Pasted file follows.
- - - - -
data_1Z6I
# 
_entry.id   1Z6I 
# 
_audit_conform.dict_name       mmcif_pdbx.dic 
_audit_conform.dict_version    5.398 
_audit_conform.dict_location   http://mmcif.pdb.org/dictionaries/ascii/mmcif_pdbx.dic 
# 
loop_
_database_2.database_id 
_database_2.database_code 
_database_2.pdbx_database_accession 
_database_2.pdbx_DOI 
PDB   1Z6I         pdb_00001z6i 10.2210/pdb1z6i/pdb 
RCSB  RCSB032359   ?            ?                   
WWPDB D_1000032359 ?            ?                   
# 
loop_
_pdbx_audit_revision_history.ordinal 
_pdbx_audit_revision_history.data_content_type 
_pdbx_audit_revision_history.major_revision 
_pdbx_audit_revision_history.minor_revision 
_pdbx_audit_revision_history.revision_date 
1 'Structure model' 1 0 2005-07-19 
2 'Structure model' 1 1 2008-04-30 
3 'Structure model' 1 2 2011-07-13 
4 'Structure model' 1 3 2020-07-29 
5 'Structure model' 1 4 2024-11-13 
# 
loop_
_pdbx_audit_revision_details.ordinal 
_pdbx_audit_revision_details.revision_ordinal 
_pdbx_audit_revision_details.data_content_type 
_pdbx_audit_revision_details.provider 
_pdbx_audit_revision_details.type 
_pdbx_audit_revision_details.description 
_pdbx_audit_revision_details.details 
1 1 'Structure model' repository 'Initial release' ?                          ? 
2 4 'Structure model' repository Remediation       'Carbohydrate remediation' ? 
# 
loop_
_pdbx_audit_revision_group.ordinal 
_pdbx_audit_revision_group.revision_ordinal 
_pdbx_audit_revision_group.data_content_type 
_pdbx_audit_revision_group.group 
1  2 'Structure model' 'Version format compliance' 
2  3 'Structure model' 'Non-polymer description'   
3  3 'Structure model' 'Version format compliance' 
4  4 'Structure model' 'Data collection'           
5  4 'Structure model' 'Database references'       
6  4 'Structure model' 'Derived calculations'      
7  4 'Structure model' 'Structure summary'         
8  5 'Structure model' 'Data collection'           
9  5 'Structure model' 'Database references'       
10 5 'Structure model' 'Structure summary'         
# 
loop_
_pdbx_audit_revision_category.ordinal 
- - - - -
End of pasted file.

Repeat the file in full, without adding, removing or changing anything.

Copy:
data_1Z6I
# 
_entry.id   1Z6I 
# 
_audit_conform.dict_name       mmcif_pdbx.dic 
_audit_conform.dict_version    5.398 
_audit_conform.dict_location   http://mmcif.pdb.org/dictionaries/ascii/mmcif_pdbx.dic 
# 
loop_
_database_2.database_id 
_database_2.database_code 
_database_2.pdbx_database_accession 
_database_2.pdbx_DOI 
PDB   1Z6I         pdb_00001z6i 10.2210/pdb1z6i/pdb 
RCSB  RCSB032359   ?            ?                   
WWPDB D_1000032359 ?            ?                   
# 
loop_
_pdbx_audit_revision_history.ordinal 
_pdbx_audit_revision_history.data_content_type 
_pdbx_audit_revision_history.major_revision 
_pdbx_audit_revision_history.minor_revision 
_pdbx_audit_revision_history.revision_date 
1 'Structure model' 1 0 2005-07-19 
2 'Structure model' 1 1 2008-04-30 
3 'Structure model' 1 2 2011-07-13 
4 'Structure model' 1 3 2020-07-29 
5 'Structure model' 1 4 2024-11-13 
# 
loop_
_pdbx_audit_revision_details.ordinal 
_pdbx_audit_revision_details.revision_ordinal 
_pdbx_audit_revision_details.data_content_type 
_pdbx_audit_revision_details.provider 
_pdbx_audit_revision_details.type 
_pdbx_audit_revision_details.description 
_pdbx_audit_revision_details.details 
1 1 'Structure model' repository 'Initial release' ?                          ? 
2 4 'Structure model' repository Remediation       'Carbohydrate remediation' ? 
# 
loop_
_pdbx_audit_revision_group.ordinal 
_pdbx_audit_revision_group.revision_ordinal 
_pdbx_audit_revision_group.data_content_type 
_pdbx_audit_revision_group.group 
1  2 'Structure model' 'Version format compliance' 
2  3 'Structure model' 'Non-polymer description'   
3  3 'Structure model' 'Version format compliance' 
4  4 'Structure model' 'Data collection'           
5  4 'Structure model' 'Database references'       
6  4 'Structure model' 'Derived calculations'      
7  4 'Structure model' 'Structure summary'         
8  5 'Structure model' 'Data collection'           
9  5 'Structure model' 'Database references'       
10 5 'Structure model' 'Structure summary'         
# 
loop_
_pdbx_audit_revision_category.ordinal 